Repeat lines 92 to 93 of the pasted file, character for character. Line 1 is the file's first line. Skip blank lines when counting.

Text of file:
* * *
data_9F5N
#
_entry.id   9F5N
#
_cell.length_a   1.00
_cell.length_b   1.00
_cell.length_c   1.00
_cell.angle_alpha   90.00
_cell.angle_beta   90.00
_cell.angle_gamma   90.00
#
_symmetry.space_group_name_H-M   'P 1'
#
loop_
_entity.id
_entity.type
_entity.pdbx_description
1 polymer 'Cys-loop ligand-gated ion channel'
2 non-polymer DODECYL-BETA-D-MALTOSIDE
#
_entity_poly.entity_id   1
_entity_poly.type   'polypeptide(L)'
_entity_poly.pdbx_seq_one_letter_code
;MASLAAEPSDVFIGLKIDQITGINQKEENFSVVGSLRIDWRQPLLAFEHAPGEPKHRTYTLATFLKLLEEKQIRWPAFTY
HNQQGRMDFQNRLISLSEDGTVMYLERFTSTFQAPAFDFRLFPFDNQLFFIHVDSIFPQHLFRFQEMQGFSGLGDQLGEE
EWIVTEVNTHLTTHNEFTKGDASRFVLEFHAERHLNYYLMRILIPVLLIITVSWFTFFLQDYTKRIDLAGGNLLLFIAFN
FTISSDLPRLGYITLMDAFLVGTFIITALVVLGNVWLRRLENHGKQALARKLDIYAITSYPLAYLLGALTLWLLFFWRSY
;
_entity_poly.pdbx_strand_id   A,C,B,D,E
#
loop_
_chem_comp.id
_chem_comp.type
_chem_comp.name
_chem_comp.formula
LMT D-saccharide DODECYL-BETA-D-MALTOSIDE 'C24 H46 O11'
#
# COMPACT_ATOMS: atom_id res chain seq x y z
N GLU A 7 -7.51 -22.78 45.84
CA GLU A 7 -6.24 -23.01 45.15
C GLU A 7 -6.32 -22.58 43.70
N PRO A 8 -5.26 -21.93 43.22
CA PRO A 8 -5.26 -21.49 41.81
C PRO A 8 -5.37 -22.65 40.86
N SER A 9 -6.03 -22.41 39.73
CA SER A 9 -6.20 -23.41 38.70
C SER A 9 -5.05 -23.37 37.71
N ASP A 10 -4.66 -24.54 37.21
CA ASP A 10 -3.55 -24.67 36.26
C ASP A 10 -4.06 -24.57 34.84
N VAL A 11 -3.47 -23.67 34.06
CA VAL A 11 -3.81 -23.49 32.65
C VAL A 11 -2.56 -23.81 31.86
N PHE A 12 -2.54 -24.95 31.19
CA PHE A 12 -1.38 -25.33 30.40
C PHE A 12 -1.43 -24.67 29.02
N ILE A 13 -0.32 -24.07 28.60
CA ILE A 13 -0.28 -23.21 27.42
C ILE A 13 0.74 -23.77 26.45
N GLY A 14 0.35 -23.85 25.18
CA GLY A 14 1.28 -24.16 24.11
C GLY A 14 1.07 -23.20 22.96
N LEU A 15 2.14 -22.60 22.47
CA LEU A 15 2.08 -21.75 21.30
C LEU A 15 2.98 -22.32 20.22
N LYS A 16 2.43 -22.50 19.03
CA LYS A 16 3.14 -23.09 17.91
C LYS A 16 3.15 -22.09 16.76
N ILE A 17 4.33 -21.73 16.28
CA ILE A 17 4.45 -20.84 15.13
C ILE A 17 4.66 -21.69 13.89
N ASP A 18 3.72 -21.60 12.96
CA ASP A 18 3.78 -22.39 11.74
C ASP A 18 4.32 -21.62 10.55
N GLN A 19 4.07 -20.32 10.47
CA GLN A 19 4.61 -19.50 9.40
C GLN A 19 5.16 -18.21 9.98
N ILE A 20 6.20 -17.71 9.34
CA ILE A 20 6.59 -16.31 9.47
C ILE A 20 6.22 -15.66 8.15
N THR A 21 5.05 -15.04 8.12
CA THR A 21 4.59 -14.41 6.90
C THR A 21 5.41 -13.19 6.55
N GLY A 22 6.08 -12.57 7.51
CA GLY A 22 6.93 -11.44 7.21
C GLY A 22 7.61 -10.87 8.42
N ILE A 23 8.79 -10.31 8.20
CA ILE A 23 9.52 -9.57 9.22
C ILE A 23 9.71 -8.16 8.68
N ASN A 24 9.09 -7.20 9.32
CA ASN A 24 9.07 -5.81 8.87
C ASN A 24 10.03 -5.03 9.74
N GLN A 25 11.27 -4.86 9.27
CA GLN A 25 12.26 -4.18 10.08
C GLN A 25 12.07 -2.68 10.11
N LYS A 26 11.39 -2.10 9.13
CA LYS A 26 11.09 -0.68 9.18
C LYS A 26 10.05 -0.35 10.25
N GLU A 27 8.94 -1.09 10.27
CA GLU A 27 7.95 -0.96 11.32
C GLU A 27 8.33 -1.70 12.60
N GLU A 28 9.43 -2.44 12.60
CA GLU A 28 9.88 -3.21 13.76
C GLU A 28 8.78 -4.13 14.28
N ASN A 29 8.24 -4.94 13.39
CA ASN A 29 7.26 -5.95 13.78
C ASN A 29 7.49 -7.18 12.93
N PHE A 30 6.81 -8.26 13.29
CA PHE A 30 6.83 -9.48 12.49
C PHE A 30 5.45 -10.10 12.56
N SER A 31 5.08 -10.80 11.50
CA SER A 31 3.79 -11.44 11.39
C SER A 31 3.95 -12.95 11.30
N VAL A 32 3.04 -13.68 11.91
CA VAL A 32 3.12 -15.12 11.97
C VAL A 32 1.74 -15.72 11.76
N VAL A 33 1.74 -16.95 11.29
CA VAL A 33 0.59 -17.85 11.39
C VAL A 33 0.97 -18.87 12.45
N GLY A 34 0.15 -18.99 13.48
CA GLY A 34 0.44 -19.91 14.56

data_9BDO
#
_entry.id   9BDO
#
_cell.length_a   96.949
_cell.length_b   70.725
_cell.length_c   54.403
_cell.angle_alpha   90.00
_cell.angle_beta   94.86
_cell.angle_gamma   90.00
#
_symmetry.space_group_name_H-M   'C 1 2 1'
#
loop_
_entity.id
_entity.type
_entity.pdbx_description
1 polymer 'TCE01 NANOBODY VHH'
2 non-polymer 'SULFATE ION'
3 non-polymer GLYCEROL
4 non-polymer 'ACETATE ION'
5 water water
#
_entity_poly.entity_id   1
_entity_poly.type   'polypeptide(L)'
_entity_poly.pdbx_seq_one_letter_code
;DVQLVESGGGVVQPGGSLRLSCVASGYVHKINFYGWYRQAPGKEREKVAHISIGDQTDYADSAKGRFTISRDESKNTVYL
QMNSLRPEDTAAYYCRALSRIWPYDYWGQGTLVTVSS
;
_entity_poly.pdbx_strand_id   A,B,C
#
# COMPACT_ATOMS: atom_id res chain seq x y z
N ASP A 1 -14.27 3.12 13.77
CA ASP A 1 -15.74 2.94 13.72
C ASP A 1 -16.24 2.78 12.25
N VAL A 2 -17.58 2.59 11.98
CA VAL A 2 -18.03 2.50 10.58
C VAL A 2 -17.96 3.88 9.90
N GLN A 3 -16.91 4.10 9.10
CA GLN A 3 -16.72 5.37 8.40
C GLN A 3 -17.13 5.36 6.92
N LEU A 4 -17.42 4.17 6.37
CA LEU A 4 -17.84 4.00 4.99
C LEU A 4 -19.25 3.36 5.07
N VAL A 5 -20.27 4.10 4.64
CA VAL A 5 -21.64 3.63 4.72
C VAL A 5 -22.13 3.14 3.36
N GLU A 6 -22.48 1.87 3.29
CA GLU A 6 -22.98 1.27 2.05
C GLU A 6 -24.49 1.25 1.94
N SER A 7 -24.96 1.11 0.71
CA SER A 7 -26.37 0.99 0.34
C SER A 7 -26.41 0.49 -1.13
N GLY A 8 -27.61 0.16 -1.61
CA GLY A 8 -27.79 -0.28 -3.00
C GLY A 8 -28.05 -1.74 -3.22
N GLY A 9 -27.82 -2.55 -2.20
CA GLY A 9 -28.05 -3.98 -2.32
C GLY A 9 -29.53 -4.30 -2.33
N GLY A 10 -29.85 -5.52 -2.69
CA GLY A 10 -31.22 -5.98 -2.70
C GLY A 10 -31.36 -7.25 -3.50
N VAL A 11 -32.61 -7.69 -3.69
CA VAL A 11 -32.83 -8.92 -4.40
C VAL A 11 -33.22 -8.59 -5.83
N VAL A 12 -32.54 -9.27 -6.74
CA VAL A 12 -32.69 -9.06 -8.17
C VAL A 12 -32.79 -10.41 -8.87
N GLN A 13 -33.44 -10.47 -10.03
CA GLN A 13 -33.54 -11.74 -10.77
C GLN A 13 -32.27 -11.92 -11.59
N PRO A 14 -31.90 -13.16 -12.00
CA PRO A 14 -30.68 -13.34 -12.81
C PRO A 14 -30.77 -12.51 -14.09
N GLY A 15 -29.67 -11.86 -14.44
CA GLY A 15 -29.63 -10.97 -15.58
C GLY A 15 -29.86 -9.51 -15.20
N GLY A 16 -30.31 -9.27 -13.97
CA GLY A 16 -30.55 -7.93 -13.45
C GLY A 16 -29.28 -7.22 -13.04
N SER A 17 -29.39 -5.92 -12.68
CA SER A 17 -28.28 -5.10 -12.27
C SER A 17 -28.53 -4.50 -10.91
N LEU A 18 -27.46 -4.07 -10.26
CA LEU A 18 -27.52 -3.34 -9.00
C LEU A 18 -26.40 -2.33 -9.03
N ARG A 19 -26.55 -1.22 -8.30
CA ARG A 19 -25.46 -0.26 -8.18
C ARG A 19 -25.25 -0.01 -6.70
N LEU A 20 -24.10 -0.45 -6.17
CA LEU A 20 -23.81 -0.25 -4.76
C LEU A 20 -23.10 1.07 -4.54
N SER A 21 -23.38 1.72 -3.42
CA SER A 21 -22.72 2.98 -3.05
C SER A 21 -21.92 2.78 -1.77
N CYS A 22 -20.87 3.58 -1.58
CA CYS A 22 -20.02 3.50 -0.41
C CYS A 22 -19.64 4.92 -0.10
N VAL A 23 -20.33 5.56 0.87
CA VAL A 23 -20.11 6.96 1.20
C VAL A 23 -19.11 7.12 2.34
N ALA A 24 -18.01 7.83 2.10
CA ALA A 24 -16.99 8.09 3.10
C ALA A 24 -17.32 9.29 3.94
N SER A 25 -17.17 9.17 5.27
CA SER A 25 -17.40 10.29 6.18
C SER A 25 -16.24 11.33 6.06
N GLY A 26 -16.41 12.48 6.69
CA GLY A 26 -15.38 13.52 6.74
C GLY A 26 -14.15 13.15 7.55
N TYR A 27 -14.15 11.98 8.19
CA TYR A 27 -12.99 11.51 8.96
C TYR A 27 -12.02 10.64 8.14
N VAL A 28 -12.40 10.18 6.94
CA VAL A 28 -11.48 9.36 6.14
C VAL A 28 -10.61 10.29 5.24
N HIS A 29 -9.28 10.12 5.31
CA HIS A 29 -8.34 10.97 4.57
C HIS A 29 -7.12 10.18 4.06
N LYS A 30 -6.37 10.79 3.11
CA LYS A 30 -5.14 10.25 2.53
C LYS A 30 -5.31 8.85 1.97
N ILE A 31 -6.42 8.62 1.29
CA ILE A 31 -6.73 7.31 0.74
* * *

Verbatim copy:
C ASN A 24 10.03 -5.03 9.74
N GLN A 25 11.27 -4.86 9.27